According to the CBO, those who made less than $44,300 in 2001 — 60% of the country — paid a paltry 3.3% of all income taxes. By 2005, almost all of them were excused from paying any income tax. They paid less than 1% of the income tax burden.
It’s time to create an Economic Growth Code whose purpose is to fix and grow the economy, not redistribute massive amounts of wealth. A new tax code that creates growth and reforms our entitlement system is the only way to dig our way out of the hole we’re in.
Not only is the current code flawed from top to bottom, it is used by politicians to divide the public along class lines and fails to promote prosperity.
I’d also create a mechanism so tax rates go up or down for everyone — no more dividing the country by lowering taxes for some or raising them only for others. A revenue system whose purpose is to pay the government’s bills should apply fairly to one and all. If Congress wants to raise or cut taxes, it should do so for everyone.
Another benefit is that such a system will create an environment in which spending programs receive the scrutiny they deserve. It’s funny what happens when everyone pays the bills; Americans may want less spending so they can pay fewer bills.
Many Had No Reason To Protest
The stats on who actually pays taxes explains the low turnout of tax protesters. If you are not paying taxes, which is the case for over 50% of the country’s wage earners, what do you have to protest?
Why the no show turnout for the 40% of workers who pay 30% of the taxes? My guess is they probably couldn’t afford to take the day off. And as for that exalted group in the top 10% of wage earners who pay 70% of the taxes, they were probably doing what got them into the top 10% – working hard to support the 50% that don’t pay taxes.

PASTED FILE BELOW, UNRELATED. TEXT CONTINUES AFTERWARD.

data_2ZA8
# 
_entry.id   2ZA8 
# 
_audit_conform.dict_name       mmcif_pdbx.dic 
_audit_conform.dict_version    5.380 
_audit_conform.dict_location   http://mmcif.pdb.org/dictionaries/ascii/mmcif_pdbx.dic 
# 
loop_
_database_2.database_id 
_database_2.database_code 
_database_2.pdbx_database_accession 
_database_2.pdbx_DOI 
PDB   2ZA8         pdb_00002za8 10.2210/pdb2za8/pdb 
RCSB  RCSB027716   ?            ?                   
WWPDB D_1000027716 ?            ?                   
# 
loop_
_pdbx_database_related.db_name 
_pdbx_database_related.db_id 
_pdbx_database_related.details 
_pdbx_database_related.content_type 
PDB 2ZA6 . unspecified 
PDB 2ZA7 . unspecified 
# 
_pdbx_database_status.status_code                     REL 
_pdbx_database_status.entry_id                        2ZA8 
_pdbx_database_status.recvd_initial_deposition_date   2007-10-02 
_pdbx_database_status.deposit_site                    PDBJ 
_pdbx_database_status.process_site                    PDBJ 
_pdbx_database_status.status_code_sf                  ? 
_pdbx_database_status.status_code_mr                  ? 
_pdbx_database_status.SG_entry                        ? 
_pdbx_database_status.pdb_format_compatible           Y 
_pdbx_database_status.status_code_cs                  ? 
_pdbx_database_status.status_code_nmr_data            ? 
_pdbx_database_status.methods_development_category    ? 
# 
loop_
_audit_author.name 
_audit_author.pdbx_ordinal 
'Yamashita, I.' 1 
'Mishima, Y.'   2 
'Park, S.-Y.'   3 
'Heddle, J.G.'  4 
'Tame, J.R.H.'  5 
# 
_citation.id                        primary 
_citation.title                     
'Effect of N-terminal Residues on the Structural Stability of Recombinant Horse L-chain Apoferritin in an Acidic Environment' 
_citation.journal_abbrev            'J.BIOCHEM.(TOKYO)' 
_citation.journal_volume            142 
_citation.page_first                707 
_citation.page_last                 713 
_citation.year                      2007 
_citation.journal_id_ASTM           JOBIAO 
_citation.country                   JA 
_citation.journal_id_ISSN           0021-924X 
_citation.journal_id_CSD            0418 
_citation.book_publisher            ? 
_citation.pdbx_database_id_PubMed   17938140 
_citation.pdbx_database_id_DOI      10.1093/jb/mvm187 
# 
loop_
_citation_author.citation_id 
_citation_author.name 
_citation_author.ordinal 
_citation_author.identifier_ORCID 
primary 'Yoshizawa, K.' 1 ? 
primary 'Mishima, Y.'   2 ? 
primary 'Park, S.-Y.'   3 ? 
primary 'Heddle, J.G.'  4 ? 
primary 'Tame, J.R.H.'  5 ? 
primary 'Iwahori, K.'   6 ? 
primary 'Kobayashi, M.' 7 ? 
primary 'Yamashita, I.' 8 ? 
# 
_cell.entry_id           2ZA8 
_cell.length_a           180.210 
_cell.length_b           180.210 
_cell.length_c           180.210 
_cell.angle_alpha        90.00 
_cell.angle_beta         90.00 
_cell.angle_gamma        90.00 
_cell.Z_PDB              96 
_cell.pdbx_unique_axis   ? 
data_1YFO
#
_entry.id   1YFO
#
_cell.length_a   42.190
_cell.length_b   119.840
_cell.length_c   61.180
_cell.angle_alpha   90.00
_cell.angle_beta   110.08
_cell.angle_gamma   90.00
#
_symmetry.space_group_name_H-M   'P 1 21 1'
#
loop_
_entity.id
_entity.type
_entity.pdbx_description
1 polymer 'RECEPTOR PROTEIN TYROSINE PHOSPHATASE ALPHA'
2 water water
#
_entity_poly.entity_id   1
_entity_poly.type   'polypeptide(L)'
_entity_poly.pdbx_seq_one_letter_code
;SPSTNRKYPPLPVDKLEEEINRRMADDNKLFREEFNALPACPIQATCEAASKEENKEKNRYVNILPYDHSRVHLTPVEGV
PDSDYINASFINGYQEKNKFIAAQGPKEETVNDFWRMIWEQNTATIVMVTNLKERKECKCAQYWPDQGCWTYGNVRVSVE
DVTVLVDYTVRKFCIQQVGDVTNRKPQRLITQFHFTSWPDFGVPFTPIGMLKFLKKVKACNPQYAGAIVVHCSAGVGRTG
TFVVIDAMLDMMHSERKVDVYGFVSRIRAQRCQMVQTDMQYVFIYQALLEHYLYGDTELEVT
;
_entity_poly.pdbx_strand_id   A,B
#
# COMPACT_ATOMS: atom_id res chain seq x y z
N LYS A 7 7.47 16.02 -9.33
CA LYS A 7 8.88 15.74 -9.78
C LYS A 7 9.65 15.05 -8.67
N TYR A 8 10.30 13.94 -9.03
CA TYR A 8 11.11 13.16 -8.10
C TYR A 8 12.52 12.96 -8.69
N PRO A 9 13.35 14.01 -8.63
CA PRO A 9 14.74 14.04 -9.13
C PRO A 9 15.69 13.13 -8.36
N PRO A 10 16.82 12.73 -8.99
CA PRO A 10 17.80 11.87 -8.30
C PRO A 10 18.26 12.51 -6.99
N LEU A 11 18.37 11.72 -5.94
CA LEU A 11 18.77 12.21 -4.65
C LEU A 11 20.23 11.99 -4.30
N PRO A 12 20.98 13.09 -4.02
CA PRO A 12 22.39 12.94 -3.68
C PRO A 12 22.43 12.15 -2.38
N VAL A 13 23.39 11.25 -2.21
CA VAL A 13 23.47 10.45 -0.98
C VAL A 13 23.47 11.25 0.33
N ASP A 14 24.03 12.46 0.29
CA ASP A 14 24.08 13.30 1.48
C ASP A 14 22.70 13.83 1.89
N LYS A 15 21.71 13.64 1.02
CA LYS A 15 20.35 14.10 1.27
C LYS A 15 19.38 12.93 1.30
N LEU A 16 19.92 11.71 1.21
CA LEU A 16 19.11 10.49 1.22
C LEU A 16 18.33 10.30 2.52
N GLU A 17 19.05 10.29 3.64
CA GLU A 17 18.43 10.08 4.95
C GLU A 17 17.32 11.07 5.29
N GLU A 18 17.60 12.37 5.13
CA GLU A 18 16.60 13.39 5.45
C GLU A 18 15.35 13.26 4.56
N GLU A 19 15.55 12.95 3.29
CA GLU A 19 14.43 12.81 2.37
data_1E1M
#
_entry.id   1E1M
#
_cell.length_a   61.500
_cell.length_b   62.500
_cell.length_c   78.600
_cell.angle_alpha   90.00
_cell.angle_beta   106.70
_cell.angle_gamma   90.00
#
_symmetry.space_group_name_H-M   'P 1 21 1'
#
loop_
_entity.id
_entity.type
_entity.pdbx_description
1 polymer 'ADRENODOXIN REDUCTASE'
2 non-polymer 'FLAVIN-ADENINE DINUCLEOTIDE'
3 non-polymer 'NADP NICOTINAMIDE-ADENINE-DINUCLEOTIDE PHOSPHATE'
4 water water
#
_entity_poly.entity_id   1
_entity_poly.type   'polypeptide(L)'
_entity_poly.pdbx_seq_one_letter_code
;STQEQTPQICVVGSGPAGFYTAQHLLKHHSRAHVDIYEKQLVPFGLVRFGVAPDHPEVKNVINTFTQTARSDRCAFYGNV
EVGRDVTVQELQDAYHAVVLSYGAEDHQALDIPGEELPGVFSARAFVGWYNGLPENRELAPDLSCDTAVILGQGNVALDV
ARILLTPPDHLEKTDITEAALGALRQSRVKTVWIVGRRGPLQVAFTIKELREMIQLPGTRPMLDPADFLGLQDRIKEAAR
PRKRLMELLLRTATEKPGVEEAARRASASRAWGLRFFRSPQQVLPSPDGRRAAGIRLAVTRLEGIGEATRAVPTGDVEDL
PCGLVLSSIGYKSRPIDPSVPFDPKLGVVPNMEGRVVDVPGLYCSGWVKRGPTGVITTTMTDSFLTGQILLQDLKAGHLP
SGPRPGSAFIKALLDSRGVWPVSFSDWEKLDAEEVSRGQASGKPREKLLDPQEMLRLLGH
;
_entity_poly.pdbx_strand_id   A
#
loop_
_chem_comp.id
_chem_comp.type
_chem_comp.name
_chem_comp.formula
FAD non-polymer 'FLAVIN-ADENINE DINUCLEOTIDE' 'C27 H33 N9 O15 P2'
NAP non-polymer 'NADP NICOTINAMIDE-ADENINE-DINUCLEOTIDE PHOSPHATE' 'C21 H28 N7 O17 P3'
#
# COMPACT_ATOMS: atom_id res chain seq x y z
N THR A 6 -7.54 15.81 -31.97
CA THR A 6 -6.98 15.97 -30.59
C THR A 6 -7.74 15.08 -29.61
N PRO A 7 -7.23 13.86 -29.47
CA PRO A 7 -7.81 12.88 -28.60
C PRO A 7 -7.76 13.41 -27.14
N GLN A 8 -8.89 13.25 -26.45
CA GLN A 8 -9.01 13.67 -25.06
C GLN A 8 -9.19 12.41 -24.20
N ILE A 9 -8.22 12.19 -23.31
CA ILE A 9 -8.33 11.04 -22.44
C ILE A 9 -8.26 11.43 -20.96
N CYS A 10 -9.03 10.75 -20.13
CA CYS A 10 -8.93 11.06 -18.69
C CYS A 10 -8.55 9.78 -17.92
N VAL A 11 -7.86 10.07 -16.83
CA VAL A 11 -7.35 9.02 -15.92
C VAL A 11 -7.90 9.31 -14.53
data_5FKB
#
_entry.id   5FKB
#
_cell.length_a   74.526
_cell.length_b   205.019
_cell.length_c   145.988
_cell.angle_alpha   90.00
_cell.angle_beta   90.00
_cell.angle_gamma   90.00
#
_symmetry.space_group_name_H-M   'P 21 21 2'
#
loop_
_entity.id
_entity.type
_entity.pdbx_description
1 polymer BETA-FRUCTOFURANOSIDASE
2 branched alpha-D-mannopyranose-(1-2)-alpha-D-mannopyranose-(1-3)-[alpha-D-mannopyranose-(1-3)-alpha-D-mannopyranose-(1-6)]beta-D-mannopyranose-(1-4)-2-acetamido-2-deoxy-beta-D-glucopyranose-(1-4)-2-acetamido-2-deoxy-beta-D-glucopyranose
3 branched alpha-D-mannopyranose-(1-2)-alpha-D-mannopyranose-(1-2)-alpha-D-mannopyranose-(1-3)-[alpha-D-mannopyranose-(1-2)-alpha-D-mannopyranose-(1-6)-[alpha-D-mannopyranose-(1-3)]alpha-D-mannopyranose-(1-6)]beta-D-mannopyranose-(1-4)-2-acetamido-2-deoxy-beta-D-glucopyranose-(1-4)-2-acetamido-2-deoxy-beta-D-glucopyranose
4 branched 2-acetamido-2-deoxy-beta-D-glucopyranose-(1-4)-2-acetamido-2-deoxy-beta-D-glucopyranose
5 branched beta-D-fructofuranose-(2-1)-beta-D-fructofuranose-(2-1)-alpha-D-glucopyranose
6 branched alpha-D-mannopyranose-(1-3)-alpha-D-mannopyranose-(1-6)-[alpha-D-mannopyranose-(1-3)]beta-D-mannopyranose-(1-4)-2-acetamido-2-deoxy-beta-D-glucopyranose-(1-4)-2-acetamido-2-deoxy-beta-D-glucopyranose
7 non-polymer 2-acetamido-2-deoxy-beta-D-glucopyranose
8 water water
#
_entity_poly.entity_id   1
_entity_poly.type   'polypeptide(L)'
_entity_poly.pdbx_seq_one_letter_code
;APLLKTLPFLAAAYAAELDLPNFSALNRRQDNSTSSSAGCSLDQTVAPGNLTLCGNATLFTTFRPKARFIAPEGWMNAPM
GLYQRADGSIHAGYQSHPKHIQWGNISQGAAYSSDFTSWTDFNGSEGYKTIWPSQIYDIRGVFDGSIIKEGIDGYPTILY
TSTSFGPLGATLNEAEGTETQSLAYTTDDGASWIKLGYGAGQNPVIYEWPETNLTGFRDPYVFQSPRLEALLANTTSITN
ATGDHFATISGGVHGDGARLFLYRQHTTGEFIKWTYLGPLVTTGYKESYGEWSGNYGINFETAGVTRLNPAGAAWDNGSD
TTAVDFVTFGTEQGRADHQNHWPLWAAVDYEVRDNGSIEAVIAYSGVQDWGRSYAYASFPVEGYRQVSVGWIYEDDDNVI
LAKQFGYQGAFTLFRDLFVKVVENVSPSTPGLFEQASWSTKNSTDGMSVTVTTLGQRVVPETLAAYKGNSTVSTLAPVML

The federal tax code was never meant to tax “fairly” but has instead been used as an instrument for implementing social policy and income redistribution. Redistribution of wealth, necessary to some extent, has now reached a dangerous point when 50% of wage earners pay no taxes. Those who are not taxed can chose to be wrongly indifferent to the level of taxation or spending since it has no impact on them. Politicians, of course, understand this situation and by promising more to the majority of voters who pay the least, keep themselves in office thus perpetuating trillions in deficit spending. Those who pay the most have effectively been disenfranchised from the political process due to their small voting numbers. At some point this untenable situation collapses of its own weight as the small number of people supporting the system are eventually taxed out of existence.
Craig Stahl, Connecticut, who participated in the Hartford, CT Tea Party had this comment for Comrade Obama:
“Remember the focus of the TEA Parties is not just taxes, but the massive
spending by all Governments (state & federal), and the sudden shift toward
socialism. That will result in massive debt for our grandchildren.”